40 minutes of slow suffocation
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SAN JOSE -- If one can measure joy and use it as a metric for future endeavors, the Oregon Ducks came out of Silicon Valley feeling happiest about its work this weekend, and its hopes for the future.

Until, that is, they get to their senses and realize all their hard work in whomping Oklahoma State and then St. Louis only gets them Louisville.

In the meantime, California gets to breathe again--and for the next eight months--after 40 minutes of slow suffocation at the hands of the Syracuse Orange.

Thus was the takeaway from the Valley of the Twelves Saturday. Oregon proved by beating St. Louis, 74-57, that it could make other teams play its way, forcing pace through transition until it defined the game with its skill and speed.

Cal, in losing 66-60 to the ‘Cuse, on the other hand, could not win the will-over-skill battle, and only got as close as it did because Syracuse missed a metric ton of free throws in the second half.

[RELATED: Cal falls to Syracuse 66-80 in Round of 32]

And head coach Jim Boeheim’s reward? Indiana (assuming they knock off Temple). There’s never a happy ending in this tournament except in April.

Oregon, as a badly underseeded 12, had the advantages of a short trip and the shoulder chip to with its quickness and purpose, and between shooting 52.8 percent from the field and 8 of 11 from behind the arc against a stern defensive team, it made surprisingly quick work of the Billikens.

“I’m really surprised by those totals,” head coach Dana Altman said, “because when they set their defense, they are really hard to beat. But we got up and down the floor quickly, and really once we did that and they couldn’t set their defense, that’s when it turned in our favor.”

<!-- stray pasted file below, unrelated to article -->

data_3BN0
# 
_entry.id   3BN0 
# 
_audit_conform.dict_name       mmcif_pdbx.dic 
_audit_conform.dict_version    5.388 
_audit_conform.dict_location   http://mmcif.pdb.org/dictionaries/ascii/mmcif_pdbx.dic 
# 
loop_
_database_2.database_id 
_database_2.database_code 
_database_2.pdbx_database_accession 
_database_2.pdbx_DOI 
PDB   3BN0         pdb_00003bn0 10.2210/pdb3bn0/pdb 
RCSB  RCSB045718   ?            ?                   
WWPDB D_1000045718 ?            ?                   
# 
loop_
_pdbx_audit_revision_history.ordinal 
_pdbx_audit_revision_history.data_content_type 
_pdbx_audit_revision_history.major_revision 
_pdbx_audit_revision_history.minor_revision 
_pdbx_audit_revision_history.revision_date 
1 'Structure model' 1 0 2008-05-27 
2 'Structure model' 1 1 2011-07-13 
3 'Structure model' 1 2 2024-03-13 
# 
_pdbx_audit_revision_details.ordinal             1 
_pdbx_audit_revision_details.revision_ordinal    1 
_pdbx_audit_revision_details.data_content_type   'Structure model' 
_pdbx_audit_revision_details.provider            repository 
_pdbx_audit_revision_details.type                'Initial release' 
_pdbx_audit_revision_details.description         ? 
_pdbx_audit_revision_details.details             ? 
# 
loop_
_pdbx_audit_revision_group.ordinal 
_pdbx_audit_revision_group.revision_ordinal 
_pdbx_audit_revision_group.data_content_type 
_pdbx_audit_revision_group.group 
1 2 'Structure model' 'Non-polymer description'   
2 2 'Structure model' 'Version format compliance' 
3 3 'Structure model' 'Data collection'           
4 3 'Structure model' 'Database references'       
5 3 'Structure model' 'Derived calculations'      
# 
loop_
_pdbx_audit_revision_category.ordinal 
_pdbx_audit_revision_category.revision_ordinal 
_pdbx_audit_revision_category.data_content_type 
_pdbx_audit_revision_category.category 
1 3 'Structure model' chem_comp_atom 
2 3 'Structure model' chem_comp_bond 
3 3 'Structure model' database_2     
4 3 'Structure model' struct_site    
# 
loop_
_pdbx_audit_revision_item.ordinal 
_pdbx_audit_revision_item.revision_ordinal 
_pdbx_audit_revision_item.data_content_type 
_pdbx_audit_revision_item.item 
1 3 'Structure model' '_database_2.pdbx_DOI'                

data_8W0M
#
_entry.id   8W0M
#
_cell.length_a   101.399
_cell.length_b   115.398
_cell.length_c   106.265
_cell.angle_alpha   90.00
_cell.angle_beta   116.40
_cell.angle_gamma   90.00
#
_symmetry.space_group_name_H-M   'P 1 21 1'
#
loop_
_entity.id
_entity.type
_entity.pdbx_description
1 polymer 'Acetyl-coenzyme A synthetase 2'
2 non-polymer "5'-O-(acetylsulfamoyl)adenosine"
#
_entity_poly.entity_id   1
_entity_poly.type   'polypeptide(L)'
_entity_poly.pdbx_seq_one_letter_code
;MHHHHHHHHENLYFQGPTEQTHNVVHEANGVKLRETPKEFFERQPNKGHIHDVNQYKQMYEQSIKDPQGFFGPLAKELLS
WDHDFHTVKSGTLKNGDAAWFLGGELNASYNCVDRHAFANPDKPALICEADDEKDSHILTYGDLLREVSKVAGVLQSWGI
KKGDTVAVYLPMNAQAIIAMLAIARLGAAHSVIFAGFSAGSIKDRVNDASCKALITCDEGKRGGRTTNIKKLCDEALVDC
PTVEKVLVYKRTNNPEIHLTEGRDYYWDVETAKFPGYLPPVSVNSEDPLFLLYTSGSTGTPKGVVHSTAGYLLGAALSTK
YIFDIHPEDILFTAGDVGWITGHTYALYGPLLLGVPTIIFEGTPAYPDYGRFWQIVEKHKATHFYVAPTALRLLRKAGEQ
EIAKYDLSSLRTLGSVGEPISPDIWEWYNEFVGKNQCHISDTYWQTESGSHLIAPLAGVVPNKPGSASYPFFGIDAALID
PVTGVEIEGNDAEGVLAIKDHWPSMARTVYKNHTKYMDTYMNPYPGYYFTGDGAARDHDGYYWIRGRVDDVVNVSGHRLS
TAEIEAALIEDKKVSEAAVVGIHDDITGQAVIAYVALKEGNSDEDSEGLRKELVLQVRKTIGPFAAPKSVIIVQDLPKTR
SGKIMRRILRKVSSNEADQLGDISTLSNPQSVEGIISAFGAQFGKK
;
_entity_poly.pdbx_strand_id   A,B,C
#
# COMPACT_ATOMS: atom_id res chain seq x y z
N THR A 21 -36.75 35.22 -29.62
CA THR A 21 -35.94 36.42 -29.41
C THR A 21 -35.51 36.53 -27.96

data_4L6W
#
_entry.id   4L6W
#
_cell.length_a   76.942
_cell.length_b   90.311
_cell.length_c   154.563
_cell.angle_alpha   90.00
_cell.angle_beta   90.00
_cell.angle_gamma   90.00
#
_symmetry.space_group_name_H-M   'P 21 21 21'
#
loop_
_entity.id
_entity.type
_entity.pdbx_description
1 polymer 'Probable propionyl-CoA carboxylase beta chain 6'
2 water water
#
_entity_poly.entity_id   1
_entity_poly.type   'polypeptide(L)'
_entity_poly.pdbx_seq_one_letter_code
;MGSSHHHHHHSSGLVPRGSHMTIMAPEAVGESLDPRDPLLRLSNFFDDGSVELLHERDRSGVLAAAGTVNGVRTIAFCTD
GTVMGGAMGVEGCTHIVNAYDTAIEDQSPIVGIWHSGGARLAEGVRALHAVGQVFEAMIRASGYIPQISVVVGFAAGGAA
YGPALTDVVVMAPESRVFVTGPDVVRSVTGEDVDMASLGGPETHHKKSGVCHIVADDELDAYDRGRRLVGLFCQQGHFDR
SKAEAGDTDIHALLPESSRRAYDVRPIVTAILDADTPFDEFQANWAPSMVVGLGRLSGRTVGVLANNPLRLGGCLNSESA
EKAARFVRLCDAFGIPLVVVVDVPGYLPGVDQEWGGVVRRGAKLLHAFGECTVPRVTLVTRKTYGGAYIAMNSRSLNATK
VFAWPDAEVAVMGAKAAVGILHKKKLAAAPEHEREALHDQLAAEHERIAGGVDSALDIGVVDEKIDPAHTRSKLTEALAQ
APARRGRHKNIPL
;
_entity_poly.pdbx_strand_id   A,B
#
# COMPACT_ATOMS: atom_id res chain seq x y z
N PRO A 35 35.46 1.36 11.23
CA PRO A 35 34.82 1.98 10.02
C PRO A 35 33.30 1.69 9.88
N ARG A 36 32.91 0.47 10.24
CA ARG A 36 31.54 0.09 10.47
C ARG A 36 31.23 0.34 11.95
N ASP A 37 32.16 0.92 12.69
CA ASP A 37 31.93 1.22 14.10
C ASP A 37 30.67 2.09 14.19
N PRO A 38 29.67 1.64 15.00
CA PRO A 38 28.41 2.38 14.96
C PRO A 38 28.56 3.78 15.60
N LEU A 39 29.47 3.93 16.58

Cal, as a properly seeded 12 but even closer to home, discovered the same lesson from the backhand. Turning the ball over on possessions three through nine established the Bears’ difficulty in making space for Allen Crabbe and Justin Cobbs, and being unable to keep Syracuse from ultra-dominating the glass and driving lanes finished the job.

Crabbe ended up 3-for-9, Cobbs 2-for-9, and since those are the Ursines’ prime radiants, their essential elimination ruined Cal’s chances before they really started.

“I thought we started the game very very tentative,” head coach Mike Montgomery said. “And we gave up 10 offensive rebounds in the first half, and that was very telling.”

More to the point, though, Syracuse’s storied zone extended to the right spots and discombobulated Cal’s offensive rhythm, to the point where its only decent shots came in close from Richard Solomon (22 and 14) and Robert Thurman (nine in 18 minutes).

In a more macro sense, Montgomery faced the obvious – that Syracuse is faster, longer, and knows how to zone teams into oblivion, while Cal doesn’t face enough zone to have mastered the principles of repelling that defense.

“We didn’t have a lot of people who were playing above their ability,” he said, acknowledging the obvious. “We didn’t have a whole bunch of people that rose to the occasion and this was a big game. You’re not going to win games like that unless you have some people able to do that.”

Not that Syracuse was masterful in all areas, mind you. The Orange missed 15 of 41 free throws, and scored only six field goals in the second half. They were one of only seven teams to shoot below 40 percent and still win, in a tournament in which 35 of the 80 teams to play so far have failed to meet that minimum standard, and they allowed Cal to dream at the end, although a dream was all it really was.

Ultimately, then, Oregon had what ailed Oklahoma State and St. Louis. Cal, though, hit the wall it should have hit, and they way it should have hit it. The Bears lost to a better team playing at near its full defensive capabilities, and if there is consolation in that, it is that they went as far as they should have.

The Ducks? They are going far enough to further churn the tournament committee’s sense of ex post facto agitation. They are playing with the casino’s money, at least for another six days. Twelve-seeds call that a good year.